Improv as a Training Tool


Improv as a training tool is being widely used. Improv is short for Improvisational theatre, also called improvisation. It is the form of theatre art, in which unscripted content is created spontaneously by performers, resulting in generation of funny and comedic narratives. It was popularized a great deal by the TV show, “Whose line is it anyway?”.

Trainers across the world use it as an effective tool to achieve various objectives in learning and development settings, including using it as an ice breaker. Other purposes for which it is commonly used is for training and development in creativity, developing confidence, team building, improving communication skills, developing open mindedness, handling uncertain situations, developing quick wittedness, developing social skills and reducing social anxiety, among other things.

Principles of Improv –

  • There is no script for the actual performance, thought the setting may be staged. The performers may be given a starting line, theme, plot or context, from which they have to develop an onward narrative. The subsequent performer builds on the narrative to maintain continuity, and each interaction thus becomes a layer in the scaffolded performance. The initial theme or topic may be drawn from a box, or given by the audience or the conductor.
  • There are no real mistakes. Each subsequent performer has to move forward building on the previous installment without passing any judgements on the previous segment. This is also known as the ‘YES and’ principle. Each subsequent performer agrees with the previous, says yes and builds the narrative further. There is not time, purpose or intent to evaluate or criticize the previous segment, therein making everything acceptable and thus there are no mistakes.
  • Listening is important. Since Improv often involves building on the previous narrator’s line, it is important to listen carefully to what is being said. Usually the environment being cheerful, also becomes full of laughter and it can get loud. To still listen in this cacophony and then maintain continuity helps practice listening skills.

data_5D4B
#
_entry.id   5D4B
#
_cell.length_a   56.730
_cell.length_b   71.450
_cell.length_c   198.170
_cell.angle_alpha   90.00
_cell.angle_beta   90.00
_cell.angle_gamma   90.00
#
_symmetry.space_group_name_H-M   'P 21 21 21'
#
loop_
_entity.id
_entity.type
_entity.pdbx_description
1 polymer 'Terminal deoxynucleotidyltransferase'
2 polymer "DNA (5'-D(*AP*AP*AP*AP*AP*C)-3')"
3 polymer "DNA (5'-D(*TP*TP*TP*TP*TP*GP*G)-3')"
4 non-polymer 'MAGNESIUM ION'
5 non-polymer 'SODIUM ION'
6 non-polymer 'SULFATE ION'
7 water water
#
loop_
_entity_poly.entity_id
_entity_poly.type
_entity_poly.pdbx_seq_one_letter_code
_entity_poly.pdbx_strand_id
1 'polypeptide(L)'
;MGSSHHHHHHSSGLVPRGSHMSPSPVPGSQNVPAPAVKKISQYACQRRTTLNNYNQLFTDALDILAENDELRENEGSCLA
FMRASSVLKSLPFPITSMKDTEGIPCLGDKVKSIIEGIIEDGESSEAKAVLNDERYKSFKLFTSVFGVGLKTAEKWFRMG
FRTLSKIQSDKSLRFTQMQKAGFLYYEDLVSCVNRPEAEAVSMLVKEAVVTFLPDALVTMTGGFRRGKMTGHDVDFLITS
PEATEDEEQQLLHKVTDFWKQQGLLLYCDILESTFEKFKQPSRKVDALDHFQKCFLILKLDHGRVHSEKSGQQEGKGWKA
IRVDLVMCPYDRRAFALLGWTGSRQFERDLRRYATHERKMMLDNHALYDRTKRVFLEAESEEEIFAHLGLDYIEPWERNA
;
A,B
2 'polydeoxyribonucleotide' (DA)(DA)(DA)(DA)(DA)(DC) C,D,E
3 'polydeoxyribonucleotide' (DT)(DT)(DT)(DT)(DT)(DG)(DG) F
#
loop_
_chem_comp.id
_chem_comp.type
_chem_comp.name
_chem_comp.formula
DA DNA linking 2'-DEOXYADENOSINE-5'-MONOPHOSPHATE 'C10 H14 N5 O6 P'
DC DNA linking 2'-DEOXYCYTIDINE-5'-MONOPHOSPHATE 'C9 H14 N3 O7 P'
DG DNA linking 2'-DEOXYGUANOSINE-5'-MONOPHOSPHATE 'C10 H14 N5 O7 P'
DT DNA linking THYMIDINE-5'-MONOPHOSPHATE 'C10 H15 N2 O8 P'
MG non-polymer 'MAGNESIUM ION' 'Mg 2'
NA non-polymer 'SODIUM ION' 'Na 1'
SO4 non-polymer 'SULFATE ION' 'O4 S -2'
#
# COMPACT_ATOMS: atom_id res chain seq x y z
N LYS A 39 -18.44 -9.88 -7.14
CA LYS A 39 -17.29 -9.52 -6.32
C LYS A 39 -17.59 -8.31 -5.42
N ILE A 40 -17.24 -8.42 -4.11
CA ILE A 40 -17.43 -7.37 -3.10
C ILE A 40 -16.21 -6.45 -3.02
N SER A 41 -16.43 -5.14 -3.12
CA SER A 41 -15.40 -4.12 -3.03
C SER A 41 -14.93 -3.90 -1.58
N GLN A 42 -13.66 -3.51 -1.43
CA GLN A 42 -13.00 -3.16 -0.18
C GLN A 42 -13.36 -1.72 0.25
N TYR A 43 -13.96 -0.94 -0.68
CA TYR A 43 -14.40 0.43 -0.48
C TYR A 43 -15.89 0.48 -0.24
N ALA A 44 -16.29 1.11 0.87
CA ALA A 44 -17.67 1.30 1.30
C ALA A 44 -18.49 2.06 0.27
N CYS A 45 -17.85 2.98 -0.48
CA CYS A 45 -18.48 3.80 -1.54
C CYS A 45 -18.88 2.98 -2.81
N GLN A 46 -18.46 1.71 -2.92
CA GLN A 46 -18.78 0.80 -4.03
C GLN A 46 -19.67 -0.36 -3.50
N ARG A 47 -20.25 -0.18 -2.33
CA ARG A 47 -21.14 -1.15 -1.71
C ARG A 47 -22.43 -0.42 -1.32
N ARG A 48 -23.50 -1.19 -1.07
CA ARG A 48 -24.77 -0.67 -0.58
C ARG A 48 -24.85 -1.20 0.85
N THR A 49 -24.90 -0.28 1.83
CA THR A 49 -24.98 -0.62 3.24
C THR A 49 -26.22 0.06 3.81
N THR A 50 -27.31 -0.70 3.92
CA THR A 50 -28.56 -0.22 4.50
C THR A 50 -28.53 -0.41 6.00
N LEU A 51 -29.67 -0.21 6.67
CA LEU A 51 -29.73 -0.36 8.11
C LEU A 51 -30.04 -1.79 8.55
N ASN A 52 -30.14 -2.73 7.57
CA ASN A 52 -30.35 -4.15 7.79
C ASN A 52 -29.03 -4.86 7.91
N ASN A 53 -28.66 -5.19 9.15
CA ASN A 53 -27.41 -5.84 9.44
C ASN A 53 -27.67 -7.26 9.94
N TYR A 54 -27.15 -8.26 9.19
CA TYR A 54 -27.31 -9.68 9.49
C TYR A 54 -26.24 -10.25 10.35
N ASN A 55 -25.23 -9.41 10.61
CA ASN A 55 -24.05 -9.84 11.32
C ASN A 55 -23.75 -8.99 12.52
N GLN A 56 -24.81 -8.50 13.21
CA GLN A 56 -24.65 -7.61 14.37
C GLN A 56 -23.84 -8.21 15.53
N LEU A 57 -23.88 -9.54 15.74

• Be in the moment. Since almost everything is thought and said on the fly, it is important to be in the moment. The practice of this principle helps in mindfulness training, and reduces depression, anxiety and lightens the mind and heart. This what helps people connect and get out of an evaluative or critical frame, even self-criticism takes a back seat as one often doesn’t even have time to reflect on their own mistakes.

Since the 1990s Improv schools and training practices have been on the rise and these are now used in acting schools, educational and training settings and corporate learning and development. Various psychologists and studies have also indicated and validated the real benefits of Improv training for various developmental objectives like improving confidence, reducing anxiety and even depression.

To conduct Improv training one requires to be mindful of its principles to maintain the integrity and effectiveness of the exercise. Once may need to plan and adapt various aspects of the training to ensure the experience and intended benefits are optimal.

Some aspects to consider while planning and implementing improv sessions for training purposes:

  • Manage timings to maintain spontaneity
  • Keep the game unpredictable and use non-routine plots and themes
  • Add quirky elements to make it more dynamic including props; words and language forms to be used or not used; physical tics and actions; get the whole body into it; engage facial expressions; act out abstract ideas, emotions, mental states and thoughts; among other things.
  • Engage the audience. Ensure everyone is engaged and participating.
  • Avoid disruptions
  • Anticipate and plan to deal with failures, gaps and freezes, which may quite simply entail swiftly moving on.
  • Start from simple exercises and move to more complex ones, based on participants’ level of comfort and competence.
  • Remember the essentials are participation, spontaneity and fun.
  • Keep it clean.
  • Keep a positive environment, by eliminating time and space for side talk and criticisms.


Improv is an active training tool, and is generative in form. It not only produces creative content, but positive and vibrant energy. Any trainer will and must have Improv skills as part of their repertoire. Our Train the Trainer Program has Improv as one of the key techniques that we aim to equip participants with.

Improv mirrors the nature of a child, unencumbered by inhibitions and returns us to the blissful state of spontaneous being. To experience that lightness of being in the moment, that is the aim of meditation and many other relaxing exercises. In those moments we connect with others, relieve stress, become more open and accepting. We are able to transform ourselves to anything we want to be and open up our possibilities of being, expanding who we are. We bring improv into our learning and development processes at all levels. Come book a session for your team today. Give us a call.

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